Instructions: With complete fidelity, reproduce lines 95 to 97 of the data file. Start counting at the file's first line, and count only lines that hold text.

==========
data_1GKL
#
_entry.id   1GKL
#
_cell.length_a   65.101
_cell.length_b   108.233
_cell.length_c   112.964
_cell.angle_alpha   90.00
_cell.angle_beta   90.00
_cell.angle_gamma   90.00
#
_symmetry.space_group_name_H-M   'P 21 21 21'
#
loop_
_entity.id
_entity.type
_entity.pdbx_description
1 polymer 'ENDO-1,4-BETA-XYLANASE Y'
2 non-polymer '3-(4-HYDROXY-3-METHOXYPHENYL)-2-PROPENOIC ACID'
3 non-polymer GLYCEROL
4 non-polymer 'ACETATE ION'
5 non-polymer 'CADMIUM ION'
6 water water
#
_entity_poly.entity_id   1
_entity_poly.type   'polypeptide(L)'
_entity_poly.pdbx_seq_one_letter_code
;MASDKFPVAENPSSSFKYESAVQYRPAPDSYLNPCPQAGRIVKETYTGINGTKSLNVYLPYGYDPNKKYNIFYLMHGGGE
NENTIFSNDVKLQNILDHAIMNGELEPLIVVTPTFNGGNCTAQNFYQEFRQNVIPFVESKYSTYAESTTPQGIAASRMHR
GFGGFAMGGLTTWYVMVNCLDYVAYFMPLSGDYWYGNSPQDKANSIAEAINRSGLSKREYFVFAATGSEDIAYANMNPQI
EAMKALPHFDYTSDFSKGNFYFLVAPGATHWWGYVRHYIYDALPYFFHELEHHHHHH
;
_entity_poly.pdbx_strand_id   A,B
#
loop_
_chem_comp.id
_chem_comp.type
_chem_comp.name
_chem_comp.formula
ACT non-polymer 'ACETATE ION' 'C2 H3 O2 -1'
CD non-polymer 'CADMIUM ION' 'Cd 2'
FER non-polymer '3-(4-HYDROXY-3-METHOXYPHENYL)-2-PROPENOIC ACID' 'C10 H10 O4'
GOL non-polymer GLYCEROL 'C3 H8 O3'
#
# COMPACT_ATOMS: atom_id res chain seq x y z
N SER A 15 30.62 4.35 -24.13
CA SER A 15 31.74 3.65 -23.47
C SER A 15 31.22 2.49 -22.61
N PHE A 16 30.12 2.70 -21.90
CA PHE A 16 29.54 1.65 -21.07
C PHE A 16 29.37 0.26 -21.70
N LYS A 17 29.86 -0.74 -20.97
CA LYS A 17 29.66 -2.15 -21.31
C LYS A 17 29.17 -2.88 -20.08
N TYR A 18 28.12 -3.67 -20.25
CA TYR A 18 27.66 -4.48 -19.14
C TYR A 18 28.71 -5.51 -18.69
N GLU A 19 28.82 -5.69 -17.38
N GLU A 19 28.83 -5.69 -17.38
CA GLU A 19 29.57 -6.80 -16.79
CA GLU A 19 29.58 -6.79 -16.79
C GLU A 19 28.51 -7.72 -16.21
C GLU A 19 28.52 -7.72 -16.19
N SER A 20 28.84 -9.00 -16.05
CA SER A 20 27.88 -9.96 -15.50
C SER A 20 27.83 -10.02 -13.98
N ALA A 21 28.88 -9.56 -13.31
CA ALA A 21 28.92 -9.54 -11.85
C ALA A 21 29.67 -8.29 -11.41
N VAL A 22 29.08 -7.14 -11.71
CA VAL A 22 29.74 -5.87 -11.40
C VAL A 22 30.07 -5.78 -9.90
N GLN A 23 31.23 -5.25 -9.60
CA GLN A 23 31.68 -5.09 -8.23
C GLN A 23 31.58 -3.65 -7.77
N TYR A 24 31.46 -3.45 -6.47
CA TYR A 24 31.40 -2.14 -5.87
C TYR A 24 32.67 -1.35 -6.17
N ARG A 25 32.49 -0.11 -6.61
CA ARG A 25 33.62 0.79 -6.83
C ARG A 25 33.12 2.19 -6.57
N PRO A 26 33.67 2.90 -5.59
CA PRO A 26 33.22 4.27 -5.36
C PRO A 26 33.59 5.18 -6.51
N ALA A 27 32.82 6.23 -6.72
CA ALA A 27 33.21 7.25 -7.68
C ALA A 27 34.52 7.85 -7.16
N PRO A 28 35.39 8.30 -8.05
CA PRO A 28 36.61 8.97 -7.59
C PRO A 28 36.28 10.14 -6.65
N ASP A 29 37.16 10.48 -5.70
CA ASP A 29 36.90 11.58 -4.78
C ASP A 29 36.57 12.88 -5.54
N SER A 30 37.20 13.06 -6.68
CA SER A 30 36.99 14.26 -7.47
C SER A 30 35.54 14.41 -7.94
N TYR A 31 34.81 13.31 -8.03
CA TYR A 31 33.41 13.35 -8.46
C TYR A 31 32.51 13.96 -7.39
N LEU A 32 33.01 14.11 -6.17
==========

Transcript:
CA SER A 30 36.99 14.26 -7.47
C SER A 30 35.54 14.41 -7.94
N TYR A 31 34.81 13.31 -8.03